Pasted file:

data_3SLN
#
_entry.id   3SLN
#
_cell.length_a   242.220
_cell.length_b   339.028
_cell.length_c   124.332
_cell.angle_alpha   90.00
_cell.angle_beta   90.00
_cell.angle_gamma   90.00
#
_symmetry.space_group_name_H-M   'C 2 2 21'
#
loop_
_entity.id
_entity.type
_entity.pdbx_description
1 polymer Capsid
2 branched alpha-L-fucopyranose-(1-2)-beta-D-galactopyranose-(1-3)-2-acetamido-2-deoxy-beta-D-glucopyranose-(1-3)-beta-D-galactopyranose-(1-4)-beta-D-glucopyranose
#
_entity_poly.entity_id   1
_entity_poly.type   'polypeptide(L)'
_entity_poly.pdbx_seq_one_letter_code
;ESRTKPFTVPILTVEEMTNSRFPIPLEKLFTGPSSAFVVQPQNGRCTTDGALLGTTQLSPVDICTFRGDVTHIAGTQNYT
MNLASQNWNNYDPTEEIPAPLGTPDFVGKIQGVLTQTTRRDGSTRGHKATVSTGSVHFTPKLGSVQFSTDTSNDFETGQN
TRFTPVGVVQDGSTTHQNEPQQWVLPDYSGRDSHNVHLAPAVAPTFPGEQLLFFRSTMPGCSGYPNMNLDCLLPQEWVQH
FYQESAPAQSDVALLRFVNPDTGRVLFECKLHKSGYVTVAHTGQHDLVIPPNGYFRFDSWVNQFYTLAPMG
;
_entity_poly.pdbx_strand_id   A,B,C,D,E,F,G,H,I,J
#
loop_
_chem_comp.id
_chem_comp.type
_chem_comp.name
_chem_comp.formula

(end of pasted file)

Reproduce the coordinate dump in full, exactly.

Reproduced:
data_3SLN
#
_entry.id   3SLN
#
_cell.length_a   242.220
_cell.length_b   339.028
_cell.length_c   124.332
_cell.angle_alpha   90.00
_cell.angle_beta   90.00
_cell.angle_gamma   90.00
#
_symmetry.space_group_name_H-M   'C 2 2 21'
#
loop_
_entity.id
_entity.type
_entity.pdbx_description
1 polymer Capsid
2 branched alpha-L-fucopyranose-(1-2)-beta-D-galactopyranose-(1-3)-2-acetamido-2-deoxy-beta-D-glucopyranose-(1-3)-beta-D-galactopyranose-(1-4)-beta-D-glucopyranose
#
_entity_poly.entity_id   1
_entity_poly.type   'polypeptide(L)'
_entity_poly.pdbx_seq_one_letter_code
;ESRTKPFTVPILTVEEMTNSRFPIPLEKLFTGPSSAFVVQPQNGRCTTDGALLGTTQLSPVDICTFRGDVTHIAGTQNYT
MNLASQNWNNYDPTEEIPAPLGTPDFVGKIQGVLTQTTRRDGSTRGHKATVSTGSVHFTPKLGSVQFSTDTSNDFETGQN
TRFTPVGVVQDGSTTHQNEPQQWVLPDYSGRDSHNVHLAPAVAPTFPGEQLLFFRSTMPGCSGYPNMNLDCLLPQEWVQH
FYQESAPAQSDVALLRFVNPDTGRVLFECKLHKSGYVTVAHTGQHDLVIPPNGYFRFDSWVNQFYTLAPMG
;
_entity_poly.pdbx_strand_id   A,B,C,D,E,F,G,H,I,J
#
loop_
_chem_comp.id
_chem_comp.type
_chem_comp.name
_chem_comp.formula